GENEVA — Finger Lakes Health officials say they’ve begun the process of closing the Acute Rehabilitation Unit Inpatient at Geneva General Hospital and the Behavioral Health Services program at Soldiers & Sailors Hospital in Penn Yan.
Health system spokeswoman Lara Turbide said Wednesday that the board of directors at Finger Lakes Health made the decision to close the units in November, notifying affected employees within a day of the decision.
The first step in the process, Turbide said, is notifying state regulatory agencies that it would like to discontinue those services.
Turbide said she could not provide a time-table on when the closures would happen, assuming they are approved by the state.
She said the programs were no longer sustainable.
“As with any service changes, significant consideration is given to community need, volumes, and financial viability,” Turbide said.
“There has been a declining volume for both services,” she said, adding that for the mental health unit, there are minimum staffing levels needed to run the program, regardless of patient numbers.
“We’ve been sustaining losses for many years” at both sites, she said.
Turbide said the closure of the Behavioral Health Services program at Soldiers and Sailors had nothing to do with the case of Paul Khouzam, who had been released in August from the unit after being taken there by Yates County sheriff’s deputies because he was considered a possible a danger to himself or others. Khouzam was released from the hospital and later attacked his mother with a hammer at the home they shared. She died from her injuries in October, and the assault charges against him were upgraded to murder after his mother’s death.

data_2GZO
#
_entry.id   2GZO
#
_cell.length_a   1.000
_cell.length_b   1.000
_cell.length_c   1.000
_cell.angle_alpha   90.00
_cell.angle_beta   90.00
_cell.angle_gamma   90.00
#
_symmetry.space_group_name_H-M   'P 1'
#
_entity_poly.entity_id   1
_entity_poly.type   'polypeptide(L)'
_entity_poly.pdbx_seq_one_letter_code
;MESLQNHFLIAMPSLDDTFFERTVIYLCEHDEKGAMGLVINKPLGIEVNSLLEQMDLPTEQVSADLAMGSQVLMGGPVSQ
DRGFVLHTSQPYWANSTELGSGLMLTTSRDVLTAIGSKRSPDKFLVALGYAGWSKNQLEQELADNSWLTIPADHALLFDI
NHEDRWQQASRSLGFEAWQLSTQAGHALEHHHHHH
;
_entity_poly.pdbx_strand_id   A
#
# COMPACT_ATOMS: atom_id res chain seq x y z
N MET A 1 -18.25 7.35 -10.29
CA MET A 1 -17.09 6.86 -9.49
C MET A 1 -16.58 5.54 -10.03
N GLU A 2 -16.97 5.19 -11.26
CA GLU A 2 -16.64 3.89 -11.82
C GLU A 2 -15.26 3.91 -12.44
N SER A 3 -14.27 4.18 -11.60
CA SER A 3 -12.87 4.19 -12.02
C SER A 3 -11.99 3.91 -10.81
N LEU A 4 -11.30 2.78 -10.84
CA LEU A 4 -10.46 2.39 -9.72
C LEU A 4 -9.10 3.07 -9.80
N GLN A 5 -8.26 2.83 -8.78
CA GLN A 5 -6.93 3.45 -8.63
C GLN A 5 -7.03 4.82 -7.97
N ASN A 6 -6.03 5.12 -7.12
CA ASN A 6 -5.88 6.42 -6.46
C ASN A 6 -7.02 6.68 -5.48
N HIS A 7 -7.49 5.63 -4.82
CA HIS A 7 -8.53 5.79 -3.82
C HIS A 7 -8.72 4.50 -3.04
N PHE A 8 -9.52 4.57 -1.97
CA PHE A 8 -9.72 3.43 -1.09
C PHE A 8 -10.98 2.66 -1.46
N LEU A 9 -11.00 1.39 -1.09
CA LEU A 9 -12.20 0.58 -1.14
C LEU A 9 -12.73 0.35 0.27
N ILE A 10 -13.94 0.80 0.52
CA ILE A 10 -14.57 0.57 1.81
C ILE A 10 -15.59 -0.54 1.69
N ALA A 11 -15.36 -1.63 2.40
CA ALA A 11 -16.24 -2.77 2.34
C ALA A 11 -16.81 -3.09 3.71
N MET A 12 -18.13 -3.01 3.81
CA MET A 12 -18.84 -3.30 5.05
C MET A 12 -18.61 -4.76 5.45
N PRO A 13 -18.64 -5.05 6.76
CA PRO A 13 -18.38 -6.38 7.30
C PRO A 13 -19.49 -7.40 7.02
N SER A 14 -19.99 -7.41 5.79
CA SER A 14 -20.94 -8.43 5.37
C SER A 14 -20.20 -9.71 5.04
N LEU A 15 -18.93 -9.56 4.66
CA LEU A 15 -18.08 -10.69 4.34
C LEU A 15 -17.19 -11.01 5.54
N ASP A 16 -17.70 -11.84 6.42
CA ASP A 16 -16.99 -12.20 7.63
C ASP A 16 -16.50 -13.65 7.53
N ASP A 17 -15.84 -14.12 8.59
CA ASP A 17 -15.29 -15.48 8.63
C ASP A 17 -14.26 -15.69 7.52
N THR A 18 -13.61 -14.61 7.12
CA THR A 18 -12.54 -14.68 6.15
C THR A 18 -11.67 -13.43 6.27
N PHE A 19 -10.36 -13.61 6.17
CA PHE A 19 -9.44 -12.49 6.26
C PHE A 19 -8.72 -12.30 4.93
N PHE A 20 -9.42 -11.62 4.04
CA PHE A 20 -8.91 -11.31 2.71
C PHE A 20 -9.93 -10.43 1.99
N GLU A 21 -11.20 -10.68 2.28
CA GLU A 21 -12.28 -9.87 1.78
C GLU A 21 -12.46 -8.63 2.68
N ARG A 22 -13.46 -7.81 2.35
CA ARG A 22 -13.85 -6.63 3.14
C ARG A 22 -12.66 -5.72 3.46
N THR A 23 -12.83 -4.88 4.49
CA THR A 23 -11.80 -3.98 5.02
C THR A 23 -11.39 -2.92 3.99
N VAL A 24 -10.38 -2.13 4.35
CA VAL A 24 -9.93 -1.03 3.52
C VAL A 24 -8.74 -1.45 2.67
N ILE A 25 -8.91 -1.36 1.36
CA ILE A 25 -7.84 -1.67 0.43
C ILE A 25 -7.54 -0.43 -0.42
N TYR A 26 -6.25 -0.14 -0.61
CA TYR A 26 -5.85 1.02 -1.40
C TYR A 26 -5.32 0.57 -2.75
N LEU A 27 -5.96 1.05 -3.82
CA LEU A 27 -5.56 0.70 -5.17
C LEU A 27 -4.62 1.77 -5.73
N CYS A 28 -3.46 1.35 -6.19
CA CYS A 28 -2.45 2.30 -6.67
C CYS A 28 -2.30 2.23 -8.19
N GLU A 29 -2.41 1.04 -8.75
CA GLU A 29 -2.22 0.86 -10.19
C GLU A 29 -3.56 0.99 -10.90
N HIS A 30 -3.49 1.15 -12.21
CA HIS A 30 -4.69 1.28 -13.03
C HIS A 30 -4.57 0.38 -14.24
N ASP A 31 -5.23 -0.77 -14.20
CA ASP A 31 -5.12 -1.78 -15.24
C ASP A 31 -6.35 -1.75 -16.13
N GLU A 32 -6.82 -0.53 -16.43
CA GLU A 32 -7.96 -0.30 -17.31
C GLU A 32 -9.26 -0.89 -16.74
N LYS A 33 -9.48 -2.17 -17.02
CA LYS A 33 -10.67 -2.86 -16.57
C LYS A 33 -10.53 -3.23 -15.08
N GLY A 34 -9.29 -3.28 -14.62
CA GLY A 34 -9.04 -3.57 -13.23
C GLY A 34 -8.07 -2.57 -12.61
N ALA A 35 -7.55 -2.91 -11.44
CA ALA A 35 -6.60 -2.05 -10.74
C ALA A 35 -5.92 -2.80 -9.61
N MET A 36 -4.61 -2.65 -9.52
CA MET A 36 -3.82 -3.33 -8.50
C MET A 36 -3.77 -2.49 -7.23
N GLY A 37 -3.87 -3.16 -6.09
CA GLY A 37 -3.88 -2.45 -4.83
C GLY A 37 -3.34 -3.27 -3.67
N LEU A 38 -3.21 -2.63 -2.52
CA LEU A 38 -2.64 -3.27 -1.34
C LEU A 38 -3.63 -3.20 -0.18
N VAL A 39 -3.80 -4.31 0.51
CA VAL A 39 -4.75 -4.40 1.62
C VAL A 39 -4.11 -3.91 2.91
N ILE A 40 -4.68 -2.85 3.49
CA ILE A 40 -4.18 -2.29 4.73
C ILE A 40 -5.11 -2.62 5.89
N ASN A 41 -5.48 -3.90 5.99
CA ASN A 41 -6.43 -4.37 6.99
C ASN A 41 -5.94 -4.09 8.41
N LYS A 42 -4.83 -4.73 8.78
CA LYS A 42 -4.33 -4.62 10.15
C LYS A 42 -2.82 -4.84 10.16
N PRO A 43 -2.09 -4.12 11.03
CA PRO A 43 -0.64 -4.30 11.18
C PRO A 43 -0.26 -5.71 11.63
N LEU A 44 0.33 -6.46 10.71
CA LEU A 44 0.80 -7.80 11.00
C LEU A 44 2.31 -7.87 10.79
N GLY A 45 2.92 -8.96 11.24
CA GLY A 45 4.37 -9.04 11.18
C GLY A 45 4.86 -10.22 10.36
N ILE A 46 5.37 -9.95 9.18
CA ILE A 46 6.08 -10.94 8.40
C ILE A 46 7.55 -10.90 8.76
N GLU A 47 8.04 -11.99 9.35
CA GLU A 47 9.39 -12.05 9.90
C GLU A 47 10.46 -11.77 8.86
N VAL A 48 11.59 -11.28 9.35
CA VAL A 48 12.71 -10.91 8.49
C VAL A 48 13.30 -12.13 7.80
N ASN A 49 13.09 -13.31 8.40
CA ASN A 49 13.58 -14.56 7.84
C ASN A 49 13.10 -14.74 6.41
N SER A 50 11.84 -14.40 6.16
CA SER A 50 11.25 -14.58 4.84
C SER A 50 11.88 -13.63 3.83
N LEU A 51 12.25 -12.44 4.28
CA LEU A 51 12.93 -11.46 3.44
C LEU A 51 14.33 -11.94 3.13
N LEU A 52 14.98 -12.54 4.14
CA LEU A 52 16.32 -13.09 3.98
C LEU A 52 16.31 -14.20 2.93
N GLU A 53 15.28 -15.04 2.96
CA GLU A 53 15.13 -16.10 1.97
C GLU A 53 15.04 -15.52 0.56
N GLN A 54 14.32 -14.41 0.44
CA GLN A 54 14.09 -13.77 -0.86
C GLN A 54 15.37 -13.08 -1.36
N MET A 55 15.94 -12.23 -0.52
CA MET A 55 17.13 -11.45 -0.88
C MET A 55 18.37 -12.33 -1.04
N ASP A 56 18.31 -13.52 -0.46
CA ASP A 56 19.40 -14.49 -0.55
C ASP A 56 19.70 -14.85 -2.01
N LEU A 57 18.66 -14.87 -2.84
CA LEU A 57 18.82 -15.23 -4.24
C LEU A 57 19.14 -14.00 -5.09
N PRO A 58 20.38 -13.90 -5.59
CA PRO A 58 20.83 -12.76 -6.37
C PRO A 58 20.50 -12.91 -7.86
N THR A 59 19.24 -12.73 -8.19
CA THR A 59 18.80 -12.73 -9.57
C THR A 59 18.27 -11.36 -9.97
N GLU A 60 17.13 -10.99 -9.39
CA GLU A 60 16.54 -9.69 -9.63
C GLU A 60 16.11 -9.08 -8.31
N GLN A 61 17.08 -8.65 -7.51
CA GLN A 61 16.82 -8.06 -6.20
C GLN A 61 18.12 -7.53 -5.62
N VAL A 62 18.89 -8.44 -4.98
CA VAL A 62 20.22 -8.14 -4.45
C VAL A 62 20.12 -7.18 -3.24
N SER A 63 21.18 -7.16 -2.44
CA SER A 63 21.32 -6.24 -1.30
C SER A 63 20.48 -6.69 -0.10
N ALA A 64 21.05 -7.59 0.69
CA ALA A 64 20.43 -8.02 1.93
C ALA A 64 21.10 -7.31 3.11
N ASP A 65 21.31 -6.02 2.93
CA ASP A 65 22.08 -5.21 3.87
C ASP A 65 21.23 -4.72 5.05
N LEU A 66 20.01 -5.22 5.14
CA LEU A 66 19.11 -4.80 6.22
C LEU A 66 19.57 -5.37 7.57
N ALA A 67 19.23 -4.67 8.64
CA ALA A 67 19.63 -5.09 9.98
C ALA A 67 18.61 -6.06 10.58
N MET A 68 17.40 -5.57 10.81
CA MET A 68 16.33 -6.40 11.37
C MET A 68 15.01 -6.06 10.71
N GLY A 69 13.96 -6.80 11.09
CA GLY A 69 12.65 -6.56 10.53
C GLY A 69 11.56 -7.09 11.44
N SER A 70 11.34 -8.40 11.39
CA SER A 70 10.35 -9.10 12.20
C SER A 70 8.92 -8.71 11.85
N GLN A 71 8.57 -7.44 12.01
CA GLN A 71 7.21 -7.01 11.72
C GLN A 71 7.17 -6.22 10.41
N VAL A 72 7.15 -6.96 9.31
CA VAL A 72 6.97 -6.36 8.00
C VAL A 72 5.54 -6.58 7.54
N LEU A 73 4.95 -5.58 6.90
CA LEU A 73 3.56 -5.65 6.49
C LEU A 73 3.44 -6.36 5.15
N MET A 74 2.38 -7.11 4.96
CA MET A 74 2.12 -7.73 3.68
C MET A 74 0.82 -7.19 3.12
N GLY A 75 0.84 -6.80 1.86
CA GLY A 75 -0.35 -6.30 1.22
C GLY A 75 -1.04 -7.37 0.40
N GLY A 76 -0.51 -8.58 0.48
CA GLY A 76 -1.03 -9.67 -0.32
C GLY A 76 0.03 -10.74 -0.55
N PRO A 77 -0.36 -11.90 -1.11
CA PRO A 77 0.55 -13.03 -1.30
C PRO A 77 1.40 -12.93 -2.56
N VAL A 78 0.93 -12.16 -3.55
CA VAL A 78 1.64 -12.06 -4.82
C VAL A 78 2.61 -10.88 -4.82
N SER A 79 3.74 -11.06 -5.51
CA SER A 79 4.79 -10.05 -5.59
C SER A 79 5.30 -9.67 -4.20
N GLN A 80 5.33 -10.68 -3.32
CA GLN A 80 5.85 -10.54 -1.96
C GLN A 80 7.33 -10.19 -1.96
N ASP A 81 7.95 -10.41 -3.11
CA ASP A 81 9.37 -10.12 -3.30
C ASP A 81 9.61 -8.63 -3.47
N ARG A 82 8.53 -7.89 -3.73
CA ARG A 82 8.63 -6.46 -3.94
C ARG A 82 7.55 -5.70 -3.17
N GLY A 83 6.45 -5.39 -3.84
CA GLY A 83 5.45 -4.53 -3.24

Turbide cited low patient volumes and “reimbursement challenges” at both the rehab and mental health units as major factors in the decision to close the facilities.
Those “reimbursement challenges” involve both public and private insurers, she said, including what services insurers are willing to pay for.
Additionally, said Turbide, there are local alternatives to both services, pointing to rehabilitation care at Finger Lakes Health Living Center South on the Geneva campus, where there is a short-term rehab program. At Soldiers & Sailors, there is a rehabilitation service called the Swing Bed program.
As for behavioral health services, Turbide points to inpatient behavioral health units at Clifton Springs, Newark and other hospitals.
And she noted that Finger Lakes Health will continue to offer outpatient behavioral health services at the John D. Kelly Center in Penn Yan that is operated by Soldiers & Sailors.
Right now, Finger Lakes Health is trying to find positions for those affected by the planned closures, she said.
“Whenever possible, we’d like to retain the staff,” she said.